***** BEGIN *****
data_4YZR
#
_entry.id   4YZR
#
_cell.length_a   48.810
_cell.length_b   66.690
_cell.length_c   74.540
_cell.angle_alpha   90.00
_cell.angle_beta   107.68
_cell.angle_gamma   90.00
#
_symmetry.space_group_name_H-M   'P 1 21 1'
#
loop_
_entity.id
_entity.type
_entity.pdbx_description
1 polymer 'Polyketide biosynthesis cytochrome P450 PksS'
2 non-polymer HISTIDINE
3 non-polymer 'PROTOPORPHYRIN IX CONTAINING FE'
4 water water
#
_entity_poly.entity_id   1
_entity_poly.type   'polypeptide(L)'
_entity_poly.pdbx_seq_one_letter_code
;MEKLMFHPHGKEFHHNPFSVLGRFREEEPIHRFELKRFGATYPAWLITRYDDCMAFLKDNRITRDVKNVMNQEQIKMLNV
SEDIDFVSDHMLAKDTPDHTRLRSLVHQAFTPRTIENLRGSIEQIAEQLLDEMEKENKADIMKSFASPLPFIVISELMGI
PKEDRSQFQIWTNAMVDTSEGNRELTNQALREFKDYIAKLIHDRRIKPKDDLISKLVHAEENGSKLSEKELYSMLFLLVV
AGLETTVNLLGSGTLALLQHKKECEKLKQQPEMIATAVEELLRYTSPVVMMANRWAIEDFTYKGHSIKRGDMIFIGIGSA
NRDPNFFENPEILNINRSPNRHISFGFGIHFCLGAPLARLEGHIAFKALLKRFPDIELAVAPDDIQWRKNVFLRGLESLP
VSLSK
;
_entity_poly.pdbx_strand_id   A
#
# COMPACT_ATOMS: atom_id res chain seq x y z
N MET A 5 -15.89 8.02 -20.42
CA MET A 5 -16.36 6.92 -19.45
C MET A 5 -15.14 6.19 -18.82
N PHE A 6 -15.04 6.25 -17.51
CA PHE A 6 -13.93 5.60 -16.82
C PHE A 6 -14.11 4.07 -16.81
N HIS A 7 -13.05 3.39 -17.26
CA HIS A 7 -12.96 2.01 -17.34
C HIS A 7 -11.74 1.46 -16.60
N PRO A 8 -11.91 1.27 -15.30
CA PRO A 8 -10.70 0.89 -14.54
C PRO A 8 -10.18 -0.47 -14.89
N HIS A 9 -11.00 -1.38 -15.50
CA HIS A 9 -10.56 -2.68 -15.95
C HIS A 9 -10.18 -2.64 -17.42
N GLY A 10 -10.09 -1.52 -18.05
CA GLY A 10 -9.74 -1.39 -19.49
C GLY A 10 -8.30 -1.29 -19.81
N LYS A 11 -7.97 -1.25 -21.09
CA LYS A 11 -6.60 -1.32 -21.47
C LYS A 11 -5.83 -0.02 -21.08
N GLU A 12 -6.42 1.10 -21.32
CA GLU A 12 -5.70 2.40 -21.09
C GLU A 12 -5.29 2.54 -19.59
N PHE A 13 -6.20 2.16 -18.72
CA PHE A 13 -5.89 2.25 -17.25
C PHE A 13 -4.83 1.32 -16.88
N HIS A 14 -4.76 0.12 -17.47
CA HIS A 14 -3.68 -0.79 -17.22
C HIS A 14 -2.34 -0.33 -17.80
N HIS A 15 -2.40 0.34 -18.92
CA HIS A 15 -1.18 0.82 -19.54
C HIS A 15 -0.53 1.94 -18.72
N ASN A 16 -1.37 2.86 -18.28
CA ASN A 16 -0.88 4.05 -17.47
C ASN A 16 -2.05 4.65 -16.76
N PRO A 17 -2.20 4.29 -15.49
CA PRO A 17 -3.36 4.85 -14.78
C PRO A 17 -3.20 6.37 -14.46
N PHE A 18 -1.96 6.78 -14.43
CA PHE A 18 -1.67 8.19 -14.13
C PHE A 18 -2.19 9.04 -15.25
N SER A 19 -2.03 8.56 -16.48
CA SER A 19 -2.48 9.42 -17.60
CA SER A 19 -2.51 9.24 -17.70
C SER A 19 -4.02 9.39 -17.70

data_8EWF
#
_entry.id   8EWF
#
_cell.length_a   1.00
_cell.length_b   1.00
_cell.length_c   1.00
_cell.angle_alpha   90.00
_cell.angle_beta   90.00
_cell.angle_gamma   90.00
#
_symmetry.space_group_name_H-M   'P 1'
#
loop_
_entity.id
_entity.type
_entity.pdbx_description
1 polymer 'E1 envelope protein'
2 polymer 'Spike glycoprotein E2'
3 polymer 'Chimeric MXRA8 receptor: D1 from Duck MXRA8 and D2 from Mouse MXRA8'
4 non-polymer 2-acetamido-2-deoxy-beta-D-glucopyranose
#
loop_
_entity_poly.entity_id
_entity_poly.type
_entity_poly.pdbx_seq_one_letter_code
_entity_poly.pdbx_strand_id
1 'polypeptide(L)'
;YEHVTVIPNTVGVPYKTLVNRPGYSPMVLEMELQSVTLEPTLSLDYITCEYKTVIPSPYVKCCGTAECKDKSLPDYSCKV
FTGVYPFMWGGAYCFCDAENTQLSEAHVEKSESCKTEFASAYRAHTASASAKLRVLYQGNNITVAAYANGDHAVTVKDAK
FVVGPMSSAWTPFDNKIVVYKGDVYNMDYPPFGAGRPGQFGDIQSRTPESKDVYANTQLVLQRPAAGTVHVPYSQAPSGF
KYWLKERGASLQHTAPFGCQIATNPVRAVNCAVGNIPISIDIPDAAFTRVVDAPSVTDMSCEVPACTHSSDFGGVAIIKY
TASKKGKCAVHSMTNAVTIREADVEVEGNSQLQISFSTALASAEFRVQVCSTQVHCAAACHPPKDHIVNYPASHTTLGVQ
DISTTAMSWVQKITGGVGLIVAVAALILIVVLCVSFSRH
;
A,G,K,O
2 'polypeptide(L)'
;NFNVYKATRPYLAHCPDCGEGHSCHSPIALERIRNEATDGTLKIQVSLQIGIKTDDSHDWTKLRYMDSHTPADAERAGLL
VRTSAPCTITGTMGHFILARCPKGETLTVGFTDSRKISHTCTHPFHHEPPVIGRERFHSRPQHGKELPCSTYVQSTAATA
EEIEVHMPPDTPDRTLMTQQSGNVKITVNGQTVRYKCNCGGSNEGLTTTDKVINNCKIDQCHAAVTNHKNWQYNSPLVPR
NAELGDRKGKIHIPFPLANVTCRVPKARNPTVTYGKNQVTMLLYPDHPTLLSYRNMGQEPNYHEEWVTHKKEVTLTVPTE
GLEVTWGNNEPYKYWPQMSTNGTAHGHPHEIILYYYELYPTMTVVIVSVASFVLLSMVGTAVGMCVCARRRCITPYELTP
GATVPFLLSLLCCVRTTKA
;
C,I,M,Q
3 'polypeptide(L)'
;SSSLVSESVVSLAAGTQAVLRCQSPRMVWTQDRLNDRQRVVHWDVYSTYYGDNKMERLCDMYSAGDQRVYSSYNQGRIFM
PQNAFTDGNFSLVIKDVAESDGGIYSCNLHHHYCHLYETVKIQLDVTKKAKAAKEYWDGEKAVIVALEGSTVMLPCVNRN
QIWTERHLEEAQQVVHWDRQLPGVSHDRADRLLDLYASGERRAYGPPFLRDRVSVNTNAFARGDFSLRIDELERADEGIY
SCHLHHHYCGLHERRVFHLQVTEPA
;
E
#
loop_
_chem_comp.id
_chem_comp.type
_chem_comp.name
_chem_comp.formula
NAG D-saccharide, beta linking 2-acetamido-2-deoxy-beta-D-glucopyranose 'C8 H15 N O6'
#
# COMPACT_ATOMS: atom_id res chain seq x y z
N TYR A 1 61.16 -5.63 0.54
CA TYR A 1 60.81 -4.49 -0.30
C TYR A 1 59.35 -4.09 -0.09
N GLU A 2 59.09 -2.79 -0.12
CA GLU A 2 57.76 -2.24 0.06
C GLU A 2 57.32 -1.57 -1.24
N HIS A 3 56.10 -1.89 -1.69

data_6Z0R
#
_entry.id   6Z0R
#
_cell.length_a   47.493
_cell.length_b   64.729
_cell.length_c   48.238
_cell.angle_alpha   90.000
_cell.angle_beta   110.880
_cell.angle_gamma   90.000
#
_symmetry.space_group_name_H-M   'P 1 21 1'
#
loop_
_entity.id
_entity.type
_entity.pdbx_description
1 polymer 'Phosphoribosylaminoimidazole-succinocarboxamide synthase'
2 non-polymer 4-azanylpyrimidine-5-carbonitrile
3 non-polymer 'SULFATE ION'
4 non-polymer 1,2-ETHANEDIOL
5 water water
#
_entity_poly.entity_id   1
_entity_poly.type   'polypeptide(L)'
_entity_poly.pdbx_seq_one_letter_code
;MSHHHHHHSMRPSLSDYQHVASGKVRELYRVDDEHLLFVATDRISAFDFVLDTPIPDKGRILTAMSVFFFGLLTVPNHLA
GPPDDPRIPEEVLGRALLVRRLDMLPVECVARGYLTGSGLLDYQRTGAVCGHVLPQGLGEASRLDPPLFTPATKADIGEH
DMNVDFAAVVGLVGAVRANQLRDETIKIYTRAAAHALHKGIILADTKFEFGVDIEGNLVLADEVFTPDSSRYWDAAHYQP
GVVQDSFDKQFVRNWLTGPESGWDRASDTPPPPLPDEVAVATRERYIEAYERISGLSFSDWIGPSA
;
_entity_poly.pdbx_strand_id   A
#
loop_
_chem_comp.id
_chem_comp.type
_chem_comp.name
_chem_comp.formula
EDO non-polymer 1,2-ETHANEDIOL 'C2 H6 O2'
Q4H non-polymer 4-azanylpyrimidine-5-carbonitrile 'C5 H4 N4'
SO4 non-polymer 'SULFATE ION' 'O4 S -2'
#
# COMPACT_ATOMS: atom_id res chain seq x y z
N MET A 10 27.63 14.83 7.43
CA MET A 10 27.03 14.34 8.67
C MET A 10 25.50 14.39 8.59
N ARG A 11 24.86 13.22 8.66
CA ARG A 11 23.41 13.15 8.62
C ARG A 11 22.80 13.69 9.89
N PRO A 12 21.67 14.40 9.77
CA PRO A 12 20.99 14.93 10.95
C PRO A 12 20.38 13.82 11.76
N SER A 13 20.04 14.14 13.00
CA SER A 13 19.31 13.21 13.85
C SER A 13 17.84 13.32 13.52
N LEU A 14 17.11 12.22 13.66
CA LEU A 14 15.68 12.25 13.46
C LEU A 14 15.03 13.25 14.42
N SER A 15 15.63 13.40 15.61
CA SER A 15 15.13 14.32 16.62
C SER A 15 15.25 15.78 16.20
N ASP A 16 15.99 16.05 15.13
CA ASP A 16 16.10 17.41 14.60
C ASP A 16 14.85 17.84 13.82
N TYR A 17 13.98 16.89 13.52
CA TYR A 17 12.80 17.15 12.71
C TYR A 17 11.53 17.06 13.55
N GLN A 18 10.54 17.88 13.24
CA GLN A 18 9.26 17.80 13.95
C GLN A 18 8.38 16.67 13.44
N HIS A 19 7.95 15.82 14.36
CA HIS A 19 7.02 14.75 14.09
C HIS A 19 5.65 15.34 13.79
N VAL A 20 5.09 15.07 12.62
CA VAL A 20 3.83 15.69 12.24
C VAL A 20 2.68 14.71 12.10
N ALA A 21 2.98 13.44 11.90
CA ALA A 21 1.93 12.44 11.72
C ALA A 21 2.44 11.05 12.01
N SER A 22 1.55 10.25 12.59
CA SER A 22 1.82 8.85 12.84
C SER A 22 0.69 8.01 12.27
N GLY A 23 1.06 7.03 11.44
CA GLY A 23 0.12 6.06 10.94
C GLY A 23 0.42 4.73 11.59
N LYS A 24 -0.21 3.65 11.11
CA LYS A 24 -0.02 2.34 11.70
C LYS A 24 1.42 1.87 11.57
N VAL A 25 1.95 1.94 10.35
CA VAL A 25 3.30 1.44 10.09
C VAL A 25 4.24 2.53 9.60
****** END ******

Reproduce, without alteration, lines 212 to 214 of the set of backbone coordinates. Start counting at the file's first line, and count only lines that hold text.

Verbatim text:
CA ASP A 16 16.10 17.41 14.60
C ASP A 16 14.85 17.84 13.82
N TYR A 17 13.98 16.89 13.52